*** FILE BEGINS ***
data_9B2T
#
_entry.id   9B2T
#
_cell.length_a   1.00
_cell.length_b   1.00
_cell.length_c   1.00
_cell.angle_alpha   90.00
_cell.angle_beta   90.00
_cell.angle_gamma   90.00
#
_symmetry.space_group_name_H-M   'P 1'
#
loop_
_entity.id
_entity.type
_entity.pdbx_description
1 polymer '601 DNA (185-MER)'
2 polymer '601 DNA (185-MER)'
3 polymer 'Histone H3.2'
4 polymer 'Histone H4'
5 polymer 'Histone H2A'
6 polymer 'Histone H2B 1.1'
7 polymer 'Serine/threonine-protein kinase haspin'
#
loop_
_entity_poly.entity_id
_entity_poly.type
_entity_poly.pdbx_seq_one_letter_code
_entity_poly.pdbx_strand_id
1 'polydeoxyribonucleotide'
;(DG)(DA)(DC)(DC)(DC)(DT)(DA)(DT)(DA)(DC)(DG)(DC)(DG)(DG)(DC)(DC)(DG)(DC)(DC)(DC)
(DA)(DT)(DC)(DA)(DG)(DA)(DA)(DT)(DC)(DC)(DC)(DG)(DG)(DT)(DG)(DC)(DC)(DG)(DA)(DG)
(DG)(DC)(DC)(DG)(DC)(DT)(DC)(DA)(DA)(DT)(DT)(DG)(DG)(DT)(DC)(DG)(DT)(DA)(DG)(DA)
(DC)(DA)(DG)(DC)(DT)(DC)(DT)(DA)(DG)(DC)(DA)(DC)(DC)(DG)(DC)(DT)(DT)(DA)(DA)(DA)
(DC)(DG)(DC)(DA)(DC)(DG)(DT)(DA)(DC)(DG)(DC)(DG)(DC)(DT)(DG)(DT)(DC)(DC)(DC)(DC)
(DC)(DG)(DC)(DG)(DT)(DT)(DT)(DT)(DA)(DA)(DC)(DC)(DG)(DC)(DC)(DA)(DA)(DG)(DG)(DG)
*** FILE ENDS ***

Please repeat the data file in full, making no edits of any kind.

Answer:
data_9B2T
#
_entry.id   9B2T
#
_cell.length_a   1.00
_cell.length_b   1.00
_cell.length_c   1.00
_cell.angle_alpha   90.00
_cell.angle_beta   90.00
_cell.angle_gamma   90.00
#
_symmetry.space_group_name_H-M   'P 1'
#
loop_
_entity.id
_entity.type
_entity.pdbx_description
1 polymer '601 DNA (185-MER)'
2 polymer '601 DNA (185-MER)'
3 polymer 'Histone H3.2'
4 polymer 'Histone H4'
5 polymer 'Histone H2A'
6 polymer 'Histone H2B 1.1'
7 polymer 'Serine/threonine-protein kinase haspin'
#
loop_
_entity_poly.entity_id
_entity_poly.type
_entity_poly.pdbx_seq_one_letter_code
_entity_poly.pdbx_strand_id
1 'polydeoxyribonucleotide'
;(DG)(DA)(DC)(DC)(DC)(DT)(DA)(DT)(DA)(DC)(DG)(DC)(DG)(DG)(DC)(DC)(DG)(DC)(DC)(DC)
(DA)(DT)(DC)(DA)(DG)(DA)(DA)(DT)(DC)(DC)(DC)(DG)(DG)(DT)(DG)(DC)(DC)(DG)(DA)(DG)
(DG)(DC)(DC)(DG)(DC)(DT)(DC)(DA)(DA)(DT)(DT)(DG)(DG)(DT)(DC)(DG)(DT)(DA)(DG)(DA)
(DC)(DA)(DG)(DC)(DT)(DC)(DT)(DA)(DG)(DC)(DA)(DC)(DC)(DG)(DC)(DT)(DT)(DA)(DA)(DA)
(DC)(DG)(DC)(DA)(DC)(DG)(DT)(DA)(DC)(DG)(DC)(DG)(DC)(DT)(DG)(DT)(DC)(DC)(DC)(DC)
(DC)(DG)(DC)(DG)(DT)(DT)(DT)(DT)(DA)(DA)(DC)(DC)(DG)(DC)(DC)(DA)(DA)(DG)(DG)(DG)